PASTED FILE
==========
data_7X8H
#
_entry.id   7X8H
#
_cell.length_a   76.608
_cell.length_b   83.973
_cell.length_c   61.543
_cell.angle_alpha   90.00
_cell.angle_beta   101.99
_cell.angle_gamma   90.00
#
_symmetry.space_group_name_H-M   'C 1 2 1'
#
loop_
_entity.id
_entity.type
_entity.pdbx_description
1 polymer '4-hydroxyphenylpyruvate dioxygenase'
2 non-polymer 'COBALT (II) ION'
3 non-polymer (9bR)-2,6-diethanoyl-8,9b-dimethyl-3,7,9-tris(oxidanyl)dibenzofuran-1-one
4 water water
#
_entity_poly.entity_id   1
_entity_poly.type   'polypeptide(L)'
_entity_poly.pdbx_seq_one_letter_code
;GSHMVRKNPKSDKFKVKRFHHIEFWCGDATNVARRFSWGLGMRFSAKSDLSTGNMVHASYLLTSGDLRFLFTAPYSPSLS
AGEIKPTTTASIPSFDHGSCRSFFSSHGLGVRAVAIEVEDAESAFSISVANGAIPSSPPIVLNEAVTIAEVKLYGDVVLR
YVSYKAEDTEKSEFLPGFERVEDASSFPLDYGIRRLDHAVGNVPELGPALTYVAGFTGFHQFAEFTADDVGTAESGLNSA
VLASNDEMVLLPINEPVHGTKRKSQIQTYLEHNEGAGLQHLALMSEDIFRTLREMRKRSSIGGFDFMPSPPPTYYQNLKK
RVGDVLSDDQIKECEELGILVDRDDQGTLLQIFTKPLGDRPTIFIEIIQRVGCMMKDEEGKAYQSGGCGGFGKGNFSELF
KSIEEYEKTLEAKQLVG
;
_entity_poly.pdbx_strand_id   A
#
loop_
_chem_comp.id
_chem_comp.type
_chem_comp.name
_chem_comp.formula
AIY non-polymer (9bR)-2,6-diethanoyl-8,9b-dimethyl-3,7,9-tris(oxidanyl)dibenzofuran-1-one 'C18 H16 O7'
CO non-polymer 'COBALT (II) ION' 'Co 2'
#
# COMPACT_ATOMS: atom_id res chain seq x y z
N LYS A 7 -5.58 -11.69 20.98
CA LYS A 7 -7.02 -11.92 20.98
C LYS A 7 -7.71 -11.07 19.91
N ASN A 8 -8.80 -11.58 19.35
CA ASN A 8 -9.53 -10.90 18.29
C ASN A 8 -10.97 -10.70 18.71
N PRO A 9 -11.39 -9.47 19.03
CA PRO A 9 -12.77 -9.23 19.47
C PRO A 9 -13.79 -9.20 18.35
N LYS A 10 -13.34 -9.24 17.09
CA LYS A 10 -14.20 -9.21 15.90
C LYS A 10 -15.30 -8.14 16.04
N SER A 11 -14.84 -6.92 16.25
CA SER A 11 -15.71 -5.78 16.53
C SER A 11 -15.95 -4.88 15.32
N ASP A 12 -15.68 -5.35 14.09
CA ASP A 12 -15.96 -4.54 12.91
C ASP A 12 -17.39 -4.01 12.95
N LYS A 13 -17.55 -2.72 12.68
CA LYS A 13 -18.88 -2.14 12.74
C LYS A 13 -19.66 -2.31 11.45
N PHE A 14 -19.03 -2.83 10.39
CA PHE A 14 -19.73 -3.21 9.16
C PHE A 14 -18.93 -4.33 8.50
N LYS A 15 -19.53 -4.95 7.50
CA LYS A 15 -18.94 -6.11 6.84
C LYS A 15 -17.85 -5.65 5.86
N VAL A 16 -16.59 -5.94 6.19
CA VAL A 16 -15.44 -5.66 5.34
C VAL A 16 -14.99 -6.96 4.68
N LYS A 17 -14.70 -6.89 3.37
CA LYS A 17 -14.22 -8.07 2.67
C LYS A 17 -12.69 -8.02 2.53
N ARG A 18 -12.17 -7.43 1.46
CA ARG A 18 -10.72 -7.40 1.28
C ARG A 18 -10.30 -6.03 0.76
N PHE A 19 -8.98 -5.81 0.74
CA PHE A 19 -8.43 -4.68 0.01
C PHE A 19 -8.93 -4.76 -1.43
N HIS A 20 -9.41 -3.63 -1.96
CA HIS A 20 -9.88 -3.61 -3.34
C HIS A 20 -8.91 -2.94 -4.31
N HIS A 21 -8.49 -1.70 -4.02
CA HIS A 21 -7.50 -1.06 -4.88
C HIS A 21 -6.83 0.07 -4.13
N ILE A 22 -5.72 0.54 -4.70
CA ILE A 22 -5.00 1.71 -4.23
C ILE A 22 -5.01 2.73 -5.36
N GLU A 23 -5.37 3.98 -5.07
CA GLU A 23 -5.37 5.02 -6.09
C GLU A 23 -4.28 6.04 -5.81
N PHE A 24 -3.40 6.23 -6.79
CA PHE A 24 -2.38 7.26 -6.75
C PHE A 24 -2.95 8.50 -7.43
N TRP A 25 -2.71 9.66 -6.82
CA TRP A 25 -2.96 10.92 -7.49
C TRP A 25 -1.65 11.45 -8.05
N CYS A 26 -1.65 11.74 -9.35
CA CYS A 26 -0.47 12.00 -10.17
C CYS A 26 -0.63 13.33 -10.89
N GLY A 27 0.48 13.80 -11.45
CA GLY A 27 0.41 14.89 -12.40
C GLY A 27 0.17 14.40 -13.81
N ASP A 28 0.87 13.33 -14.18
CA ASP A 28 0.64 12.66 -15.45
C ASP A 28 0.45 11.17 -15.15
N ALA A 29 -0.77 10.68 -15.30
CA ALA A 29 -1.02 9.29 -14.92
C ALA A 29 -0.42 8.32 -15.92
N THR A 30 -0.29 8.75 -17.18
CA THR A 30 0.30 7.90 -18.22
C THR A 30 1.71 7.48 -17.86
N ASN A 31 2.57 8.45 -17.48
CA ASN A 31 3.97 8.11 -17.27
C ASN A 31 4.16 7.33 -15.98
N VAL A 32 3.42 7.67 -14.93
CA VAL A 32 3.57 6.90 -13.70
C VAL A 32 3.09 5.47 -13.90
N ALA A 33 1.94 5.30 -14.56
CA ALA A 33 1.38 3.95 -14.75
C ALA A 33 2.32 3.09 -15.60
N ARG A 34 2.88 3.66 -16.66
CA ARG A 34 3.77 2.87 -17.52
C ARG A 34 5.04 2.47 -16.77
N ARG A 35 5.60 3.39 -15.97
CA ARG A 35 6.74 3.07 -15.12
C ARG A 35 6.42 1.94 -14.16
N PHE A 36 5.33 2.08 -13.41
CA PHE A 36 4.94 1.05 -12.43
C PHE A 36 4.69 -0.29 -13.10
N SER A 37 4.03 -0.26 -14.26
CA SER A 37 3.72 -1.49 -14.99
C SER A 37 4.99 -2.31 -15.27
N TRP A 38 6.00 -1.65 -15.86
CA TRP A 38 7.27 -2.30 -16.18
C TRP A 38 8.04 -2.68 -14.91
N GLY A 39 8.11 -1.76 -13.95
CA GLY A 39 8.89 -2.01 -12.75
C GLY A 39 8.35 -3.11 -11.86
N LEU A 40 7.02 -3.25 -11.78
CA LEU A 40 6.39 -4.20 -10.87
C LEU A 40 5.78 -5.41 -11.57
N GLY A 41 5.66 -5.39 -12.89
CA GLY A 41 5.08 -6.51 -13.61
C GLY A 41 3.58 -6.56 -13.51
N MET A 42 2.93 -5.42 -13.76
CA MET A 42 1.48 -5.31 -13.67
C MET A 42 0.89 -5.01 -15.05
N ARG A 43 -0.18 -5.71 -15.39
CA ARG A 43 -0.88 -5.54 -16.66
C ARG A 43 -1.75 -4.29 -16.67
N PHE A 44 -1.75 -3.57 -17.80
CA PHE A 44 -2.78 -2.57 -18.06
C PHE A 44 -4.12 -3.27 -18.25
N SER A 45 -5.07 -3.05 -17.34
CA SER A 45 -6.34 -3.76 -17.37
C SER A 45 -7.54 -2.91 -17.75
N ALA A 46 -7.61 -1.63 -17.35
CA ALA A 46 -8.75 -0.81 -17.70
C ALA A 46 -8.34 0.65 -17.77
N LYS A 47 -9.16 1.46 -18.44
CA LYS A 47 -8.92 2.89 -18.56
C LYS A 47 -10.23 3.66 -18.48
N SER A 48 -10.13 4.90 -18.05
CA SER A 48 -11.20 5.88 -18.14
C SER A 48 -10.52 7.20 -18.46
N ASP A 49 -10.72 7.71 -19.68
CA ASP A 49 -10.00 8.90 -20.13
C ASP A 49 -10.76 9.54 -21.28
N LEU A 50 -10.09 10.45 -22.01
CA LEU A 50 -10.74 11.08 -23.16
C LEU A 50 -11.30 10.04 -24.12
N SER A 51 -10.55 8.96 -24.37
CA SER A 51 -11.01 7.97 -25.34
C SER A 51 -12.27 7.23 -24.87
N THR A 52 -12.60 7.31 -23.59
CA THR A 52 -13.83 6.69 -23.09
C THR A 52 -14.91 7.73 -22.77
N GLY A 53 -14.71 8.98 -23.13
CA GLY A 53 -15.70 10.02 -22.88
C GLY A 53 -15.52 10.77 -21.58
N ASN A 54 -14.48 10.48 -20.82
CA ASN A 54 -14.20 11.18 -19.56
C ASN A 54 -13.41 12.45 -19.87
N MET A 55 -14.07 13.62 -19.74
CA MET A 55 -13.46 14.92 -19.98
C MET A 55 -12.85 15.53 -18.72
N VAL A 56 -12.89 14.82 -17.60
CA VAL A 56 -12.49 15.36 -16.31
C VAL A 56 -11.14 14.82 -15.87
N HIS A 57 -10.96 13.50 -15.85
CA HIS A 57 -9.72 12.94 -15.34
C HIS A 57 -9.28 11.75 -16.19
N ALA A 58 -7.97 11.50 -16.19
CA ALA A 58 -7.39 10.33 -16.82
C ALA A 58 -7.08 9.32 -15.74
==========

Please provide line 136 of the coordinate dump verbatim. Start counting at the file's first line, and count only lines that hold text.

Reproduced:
C SER A 37 4.99 -2.31 -15.27